Have the 4 year old add the sugar to the bowl of the mixer.

Either the 8 or 9 year old can measure the butter, and the 3 or 4 year old add it to the mixer bowl.

Have the 8 year old measure the flour.

Have the 3 year old add it to a mixing bowl.

Have the 9 year old measure the baking soda and salt and add it to the mixing bowl.

Have the 4 year old stir with a wooden spoon.

Ask the 8 and 9 year olds to each crack an egg into a small bowl (so any pieces of shell can be removed before actually adding it to the butter/sugar mixture).

Have the 8 year old measure the vanilla and add it to the eggs.

Ask the 8 year old to measure the chocolate chips, then have the 3 year old pour them into a bowl.

Put the bowl with the butter and sugar on the mixer stand. Have the 4 year old turn the mixer on. (If the mixer speed settings are tricky, you or one of the older kids will have to do this step.)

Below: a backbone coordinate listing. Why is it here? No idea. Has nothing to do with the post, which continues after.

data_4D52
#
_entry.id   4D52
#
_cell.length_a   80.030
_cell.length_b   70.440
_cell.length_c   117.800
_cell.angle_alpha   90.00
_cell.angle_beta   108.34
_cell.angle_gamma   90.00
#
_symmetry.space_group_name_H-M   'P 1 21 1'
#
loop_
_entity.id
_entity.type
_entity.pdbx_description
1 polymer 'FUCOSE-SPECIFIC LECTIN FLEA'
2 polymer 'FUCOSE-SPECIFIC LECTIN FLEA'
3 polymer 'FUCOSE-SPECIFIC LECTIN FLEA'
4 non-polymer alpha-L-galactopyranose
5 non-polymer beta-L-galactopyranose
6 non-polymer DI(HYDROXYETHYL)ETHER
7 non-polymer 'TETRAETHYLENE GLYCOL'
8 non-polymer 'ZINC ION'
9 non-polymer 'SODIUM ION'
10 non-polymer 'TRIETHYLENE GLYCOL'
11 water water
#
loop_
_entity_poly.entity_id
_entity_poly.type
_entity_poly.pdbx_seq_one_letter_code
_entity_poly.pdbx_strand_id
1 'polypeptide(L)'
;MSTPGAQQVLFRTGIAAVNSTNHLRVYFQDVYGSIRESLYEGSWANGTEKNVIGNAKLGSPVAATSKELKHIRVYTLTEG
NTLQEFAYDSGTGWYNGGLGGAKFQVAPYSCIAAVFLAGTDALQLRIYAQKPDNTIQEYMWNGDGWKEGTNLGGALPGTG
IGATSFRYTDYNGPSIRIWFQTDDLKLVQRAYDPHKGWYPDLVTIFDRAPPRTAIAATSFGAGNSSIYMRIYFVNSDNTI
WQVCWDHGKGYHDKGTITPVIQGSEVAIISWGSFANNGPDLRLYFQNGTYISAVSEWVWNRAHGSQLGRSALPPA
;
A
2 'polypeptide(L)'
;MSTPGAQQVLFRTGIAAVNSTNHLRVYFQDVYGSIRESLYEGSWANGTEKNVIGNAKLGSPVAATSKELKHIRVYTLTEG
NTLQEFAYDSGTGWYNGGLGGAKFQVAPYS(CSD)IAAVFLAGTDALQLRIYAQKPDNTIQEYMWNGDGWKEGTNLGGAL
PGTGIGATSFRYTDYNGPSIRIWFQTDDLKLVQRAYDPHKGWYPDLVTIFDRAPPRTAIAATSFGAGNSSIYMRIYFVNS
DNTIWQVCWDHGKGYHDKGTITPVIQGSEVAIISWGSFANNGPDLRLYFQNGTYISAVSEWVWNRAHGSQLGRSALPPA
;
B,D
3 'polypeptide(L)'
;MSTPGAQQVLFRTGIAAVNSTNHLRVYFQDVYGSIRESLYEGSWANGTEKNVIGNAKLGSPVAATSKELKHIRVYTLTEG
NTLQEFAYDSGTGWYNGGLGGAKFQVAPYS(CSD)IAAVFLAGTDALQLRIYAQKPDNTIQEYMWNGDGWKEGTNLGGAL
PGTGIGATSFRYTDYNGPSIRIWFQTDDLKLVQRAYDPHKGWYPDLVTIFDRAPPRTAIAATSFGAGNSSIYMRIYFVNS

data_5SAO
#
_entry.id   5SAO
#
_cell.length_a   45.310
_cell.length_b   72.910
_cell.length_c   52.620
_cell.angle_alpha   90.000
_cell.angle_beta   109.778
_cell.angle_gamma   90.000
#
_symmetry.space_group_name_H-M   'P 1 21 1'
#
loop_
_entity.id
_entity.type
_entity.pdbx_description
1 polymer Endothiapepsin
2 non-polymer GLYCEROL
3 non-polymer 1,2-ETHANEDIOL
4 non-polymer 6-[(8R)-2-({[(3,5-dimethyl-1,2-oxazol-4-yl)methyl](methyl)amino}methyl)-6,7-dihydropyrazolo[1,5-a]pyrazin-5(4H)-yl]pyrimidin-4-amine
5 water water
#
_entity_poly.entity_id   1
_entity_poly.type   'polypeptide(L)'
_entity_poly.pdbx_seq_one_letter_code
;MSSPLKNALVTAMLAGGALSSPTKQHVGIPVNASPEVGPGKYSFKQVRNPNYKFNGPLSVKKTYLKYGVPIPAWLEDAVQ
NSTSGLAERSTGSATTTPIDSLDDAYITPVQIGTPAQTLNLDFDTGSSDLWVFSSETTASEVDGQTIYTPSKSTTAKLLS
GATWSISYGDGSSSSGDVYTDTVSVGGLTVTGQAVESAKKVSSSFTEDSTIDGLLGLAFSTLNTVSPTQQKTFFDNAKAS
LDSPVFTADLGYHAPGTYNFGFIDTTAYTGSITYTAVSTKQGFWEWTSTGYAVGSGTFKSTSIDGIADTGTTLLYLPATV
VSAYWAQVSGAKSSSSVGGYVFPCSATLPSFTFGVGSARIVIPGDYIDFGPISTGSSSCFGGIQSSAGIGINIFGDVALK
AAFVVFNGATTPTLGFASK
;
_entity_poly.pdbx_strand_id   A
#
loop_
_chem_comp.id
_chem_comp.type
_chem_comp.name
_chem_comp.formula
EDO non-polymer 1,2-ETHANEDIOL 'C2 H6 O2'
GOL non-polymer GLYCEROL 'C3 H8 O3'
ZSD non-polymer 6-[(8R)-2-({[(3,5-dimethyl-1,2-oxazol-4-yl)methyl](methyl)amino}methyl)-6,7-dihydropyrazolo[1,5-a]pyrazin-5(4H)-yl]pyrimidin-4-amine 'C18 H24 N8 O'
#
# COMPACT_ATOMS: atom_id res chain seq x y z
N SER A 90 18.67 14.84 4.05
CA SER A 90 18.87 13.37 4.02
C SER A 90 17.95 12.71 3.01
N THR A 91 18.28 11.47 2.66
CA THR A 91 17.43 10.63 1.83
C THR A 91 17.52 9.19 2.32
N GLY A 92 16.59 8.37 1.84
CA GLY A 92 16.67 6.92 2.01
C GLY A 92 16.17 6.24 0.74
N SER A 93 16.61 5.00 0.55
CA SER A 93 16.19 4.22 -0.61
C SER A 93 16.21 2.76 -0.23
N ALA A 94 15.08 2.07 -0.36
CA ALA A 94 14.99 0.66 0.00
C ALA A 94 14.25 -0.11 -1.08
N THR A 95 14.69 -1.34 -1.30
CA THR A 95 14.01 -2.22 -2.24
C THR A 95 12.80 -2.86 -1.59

Cream the butter and sugar. Stop the mixer, then have the 3 year old scrape the sides with a rubber spatula. Have the 8 or 9 year old finish the job.

Have the 4 year old add the eggs and vanilla. Have the 9 year old turn the mixer on, and mix at medium speed. Stop the mixer. Have the 4 year old scrape the sides of the bowl with a rubber spatula, and the 8 year old finish the job. Either the 8 or 9 year old can finish mixing until the mixture is smooth and well blended.

With the mixer off, ask the 3 year old to add 2-3 spoonfuls of the flour mixture to the butter/sugar/eggs. Mix at slow speed; then the 4 year old can add a few spoonfuls, etc.